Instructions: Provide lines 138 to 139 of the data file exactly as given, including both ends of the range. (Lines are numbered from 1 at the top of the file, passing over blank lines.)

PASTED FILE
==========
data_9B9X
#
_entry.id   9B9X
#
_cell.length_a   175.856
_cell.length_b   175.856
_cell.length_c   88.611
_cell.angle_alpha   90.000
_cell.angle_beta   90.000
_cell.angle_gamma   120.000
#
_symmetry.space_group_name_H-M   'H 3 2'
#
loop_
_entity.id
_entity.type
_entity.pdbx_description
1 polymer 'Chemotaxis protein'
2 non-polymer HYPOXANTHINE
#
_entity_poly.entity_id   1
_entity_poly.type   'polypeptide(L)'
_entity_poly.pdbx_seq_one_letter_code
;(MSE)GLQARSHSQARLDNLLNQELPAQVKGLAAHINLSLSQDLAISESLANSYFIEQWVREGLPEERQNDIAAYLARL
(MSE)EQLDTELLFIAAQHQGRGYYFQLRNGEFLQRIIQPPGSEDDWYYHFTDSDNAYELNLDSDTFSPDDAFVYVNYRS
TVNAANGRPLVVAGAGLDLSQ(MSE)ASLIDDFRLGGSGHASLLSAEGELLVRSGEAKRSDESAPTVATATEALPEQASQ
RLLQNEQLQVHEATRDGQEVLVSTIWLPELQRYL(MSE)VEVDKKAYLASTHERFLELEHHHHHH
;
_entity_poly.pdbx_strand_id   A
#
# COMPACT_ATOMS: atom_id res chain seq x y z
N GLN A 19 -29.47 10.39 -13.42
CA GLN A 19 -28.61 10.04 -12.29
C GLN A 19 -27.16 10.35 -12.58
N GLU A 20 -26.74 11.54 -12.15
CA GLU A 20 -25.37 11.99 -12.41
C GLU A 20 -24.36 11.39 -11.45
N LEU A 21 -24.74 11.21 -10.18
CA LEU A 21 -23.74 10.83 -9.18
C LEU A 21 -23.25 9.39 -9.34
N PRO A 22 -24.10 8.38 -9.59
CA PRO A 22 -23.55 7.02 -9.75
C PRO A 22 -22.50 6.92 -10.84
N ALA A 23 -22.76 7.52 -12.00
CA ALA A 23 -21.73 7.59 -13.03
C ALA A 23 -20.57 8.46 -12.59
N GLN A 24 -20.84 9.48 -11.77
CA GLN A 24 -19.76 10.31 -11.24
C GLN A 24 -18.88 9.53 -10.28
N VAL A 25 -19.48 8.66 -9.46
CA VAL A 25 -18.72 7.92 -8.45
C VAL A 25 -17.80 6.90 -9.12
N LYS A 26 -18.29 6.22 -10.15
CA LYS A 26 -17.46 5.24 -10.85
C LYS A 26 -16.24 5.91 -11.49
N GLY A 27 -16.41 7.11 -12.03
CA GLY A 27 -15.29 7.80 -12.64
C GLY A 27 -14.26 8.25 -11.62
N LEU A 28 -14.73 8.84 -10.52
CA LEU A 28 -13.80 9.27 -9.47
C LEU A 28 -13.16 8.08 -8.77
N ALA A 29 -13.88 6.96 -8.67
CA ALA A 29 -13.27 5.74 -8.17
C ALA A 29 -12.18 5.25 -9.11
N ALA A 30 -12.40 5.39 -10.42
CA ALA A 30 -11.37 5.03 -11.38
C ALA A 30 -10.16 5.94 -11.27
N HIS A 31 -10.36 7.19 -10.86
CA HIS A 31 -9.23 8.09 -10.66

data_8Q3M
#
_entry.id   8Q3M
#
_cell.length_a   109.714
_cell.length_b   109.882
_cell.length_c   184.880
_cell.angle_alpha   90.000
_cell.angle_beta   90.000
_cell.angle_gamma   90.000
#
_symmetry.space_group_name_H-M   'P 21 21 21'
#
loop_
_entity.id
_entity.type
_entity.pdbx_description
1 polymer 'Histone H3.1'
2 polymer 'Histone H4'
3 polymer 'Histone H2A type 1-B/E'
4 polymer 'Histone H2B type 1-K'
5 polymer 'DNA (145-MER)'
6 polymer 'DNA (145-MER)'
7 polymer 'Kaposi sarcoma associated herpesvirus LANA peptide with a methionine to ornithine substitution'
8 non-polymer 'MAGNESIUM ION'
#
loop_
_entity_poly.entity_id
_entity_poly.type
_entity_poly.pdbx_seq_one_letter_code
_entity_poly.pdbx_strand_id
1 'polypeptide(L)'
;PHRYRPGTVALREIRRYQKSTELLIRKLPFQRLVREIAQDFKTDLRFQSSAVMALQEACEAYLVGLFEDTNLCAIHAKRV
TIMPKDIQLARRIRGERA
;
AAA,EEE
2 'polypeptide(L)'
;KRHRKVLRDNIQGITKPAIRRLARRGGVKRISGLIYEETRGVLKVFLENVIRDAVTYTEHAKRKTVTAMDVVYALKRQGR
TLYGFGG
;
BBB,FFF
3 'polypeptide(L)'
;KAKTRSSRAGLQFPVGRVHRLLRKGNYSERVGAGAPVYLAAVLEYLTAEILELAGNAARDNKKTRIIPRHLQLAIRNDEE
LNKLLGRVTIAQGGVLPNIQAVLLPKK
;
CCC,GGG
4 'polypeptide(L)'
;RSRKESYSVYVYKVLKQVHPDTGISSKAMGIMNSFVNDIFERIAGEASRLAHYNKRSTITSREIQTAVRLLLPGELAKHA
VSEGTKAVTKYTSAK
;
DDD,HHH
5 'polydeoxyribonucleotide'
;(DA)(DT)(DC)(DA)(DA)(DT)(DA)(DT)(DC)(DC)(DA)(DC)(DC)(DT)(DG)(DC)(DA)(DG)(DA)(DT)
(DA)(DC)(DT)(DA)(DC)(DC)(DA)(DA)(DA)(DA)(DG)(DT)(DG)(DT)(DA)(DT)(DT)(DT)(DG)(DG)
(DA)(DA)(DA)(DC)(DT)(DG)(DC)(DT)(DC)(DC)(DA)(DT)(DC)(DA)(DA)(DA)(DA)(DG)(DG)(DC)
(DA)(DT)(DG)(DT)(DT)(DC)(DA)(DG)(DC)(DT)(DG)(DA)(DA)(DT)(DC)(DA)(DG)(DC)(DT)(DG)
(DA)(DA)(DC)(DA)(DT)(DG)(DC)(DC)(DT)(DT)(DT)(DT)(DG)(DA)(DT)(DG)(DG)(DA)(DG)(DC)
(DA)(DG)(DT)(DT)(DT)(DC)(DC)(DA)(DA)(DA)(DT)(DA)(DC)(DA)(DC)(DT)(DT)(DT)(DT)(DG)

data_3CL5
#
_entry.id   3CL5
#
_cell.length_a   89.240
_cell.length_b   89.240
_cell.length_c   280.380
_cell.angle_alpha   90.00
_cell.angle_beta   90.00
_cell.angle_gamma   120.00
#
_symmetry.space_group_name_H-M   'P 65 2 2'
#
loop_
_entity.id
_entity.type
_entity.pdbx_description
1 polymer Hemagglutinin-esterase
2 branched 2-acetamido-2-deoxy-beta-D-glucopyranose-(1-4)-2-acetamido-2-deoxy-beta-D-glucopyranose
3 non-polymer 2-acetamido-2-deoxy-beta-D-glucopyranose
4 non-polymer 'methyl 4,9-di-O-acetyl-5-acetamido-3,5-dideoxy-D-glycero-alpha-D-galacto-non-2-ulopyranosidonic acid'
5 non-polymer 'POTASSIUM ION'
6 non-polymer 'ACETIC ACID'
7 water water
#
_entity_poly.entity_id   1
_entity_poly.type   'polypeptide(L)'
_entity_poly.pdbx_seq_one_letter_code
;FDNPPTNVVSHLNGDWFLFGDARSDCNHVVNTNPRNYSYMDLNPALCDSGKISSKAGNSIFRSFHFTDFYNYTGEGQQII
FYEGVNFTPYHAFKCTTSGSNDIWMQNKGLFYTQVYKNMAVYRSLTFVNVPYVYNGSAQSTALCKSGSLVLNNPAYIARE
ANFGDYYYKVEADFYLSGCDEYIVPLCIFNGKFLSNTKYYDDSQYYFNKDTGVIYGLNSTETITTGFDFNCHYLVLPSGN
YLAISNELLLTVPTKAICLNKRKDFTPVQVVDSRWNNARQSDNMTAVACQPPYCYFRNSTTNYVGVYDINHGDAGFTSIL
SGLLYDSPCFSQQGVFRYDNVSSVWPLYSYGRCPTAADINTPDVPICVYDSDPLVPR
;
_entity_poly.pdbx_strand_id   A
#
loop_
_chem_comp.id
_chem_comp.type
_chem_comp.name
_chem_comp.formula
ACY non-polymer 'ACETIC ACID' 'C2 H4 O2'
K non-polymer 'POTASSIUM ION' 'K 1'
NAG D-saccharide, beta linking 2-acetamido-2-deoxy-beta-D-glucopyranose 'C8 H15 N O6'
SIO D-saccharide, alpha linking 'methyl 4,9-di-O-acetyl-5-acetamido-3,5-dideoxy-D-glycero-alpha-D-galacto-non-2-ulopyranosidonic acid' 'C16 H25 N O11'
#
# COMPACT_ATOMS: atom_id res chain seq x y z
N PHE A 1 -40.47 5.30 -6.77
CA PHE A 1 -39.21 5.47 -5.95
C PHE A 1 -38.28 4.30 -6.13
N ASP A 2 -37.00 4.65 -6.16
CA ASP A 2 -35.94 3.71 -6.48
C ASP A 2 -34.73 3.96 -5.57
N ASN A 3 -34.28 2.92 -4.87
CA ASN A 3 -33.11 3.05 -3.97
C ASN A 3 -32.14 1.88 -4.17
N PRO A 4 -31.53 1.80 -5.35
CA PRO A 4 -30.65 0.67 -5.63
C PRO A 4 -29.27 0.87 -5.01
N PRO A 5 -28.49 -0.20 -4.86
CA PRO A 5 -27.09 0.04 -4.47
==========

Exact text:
#
_symmetry.space_group_name_H-M   'P 65 2 2'